I know another complaint was that Batman wouldn’t tolerate these guys, which is absolutely true. He doesn’t tolerate them, but he can’t be everywhere at once. They’re like flash mobs. It’s not that hard to disperse a single flash mob with teargas and fire hoses, but if three spring up simultaneously, you have to accept that some show tunes are going to get sung somewhere in your town tonight.
In any case, it seems that once people play the game, most of those concerns go away, so I hope skeptics will at least download the trial and check it out for themselves. If nothing else, I think they’ll be gratified by the reverence and enthusiasm that have gone into the game.
CA: There’s a certain secret identity aspect of the game that’s been played up in its animated promos that’s sort of reminiscent of Mad Magazine’s Spy vs. Spy comics and the old Looney Tunes shorts with Ralph Wolf and Sam Sheepdog. How deeply does the game explore the two sides of the battle for Gotham City? Do these characters need a deep philosophical reason for battling or are they simply forces of nature emulating the definitive agents of law and chaos in their city?
CH: One of the things we liked about the premise is that it didn’t require a lot of exposition, which is perfect for a multiplayer title. I’m a big fan of Hemingway’s iceberg principle: just show the audience enough to fill in the blanks themselves. I resent being bludgeoned by needless backstory.
Both the examples you cited are models of brevity. They give you just enough context for you to understand and enjoy the struggle.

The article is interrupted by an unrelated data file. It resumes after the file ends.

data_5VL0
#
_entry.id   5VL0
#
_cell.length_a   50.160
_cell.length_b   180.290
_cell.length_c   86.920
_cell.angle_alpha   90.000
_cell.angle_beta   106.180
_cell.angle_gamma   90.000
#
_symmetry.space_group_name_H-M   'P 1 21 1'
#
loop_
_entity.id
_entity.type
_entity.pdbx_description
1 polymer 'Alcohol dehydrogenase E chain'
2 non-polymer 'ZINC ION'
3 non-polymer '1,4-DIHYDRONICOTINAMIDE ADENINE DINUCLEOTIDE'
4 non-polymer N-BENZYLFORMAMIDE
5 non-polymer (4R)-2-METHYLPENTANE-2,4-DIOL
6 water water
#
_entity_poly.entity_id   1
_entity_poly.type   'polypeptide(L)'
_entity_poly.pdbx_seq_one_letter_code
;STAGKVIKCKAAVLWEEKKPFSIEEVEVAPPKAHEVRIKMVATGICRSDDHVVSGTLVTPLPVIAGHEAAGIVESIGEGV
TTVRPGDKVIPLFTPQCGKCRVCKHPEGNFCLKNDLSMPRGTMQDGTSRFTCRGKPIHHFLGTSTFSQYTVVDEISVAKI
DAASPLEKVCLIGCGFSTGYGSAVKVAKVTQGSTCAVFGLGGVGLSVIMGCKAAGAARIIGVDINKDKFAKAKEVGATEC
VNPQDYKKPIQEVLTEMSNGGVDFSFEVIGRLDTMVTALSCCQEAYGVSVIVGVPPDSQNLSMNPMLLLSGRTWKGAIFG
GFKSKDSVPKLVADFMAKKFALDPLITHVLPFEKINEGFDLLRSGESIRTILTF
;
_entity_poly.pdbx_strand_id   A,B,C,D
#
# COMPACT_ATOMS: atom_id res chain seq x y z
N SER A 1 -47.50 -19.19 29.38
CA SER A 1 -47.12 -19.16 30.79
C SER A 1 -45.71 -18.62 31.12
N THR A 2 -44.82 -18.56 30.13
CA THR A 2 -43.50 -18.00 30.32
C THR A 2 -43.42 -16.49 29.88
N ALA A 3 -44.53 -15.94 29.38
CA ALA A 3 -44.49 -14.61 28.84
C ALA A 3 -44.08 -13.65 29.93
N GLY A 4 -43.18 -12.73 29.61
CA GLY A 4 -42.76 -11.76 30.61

CA: The game’s cartoony visuals stand in contrast to its lethal tone. This affords a level of clarity and color to maps that they may not have otherwise have had if the game had gone with a darker/grittier aesthetic like, say, Batman: Arkham City. What do you hope players will get out of this somewhat nontraditional, brighter take on Gotham City?
CH: We were a little nervous about deviating from the more familiar depiction of Gotham City by night, but a lot of our aesthetic choices were made in support of the actual game experience. With darker environments, we ran into big problems with target recognition. It’s very frustrating to get shot by enemies you can’t tell apart from teammates or, worse, can’t see at all because they’re in the shadows. Once we began exploring different times of day, the game became a lot more fun to play and significantly more interesting to look at.
Some of the “cartoony” impressions comes from exaggerating the proportions of the characters, which we had to do to distinguish the body types from each other. Fighting a Mighty calls for very different tactics from fighting a Speedy, so it’s imperative that you can tell them apart quickly. More realistic proportions didn’t work as well.
Gotham City has certainly been portrayed in lots of different ways over the years, so we’re hoping that players will accept our interpretation as yet another perspective on a well-known and well-loved city.
CA: What can you tell me about what kind of Easter eggs fans can expect to find in the title? What details found their way into maps? Will any familiar faces from Batman comics be making cameos? What about the Caped Crusader himself?
CH: The game is one giant love letter to the Batman franchise, so there are references all over the place. Finding them is half the fun, though, so I’ll leave it to fans to figure them all out.
CA: It’s early in the game to ask about downloadable content, but are there any plans to expand GCI with add-ons down the road?
CH: Yes! We will be releasing our first major downloadable content pack for free in March! It will include:
-A new map, the “25th Floor”
-Over 100 new customization options, such as new weapons, support items, fully themed costume packs, and Calling Card elements
-More matchmaking improvements
-Join-in-Progress: Players will be able to join a match, even after it has started
-Numerous additional fixes to resolve potential connection errors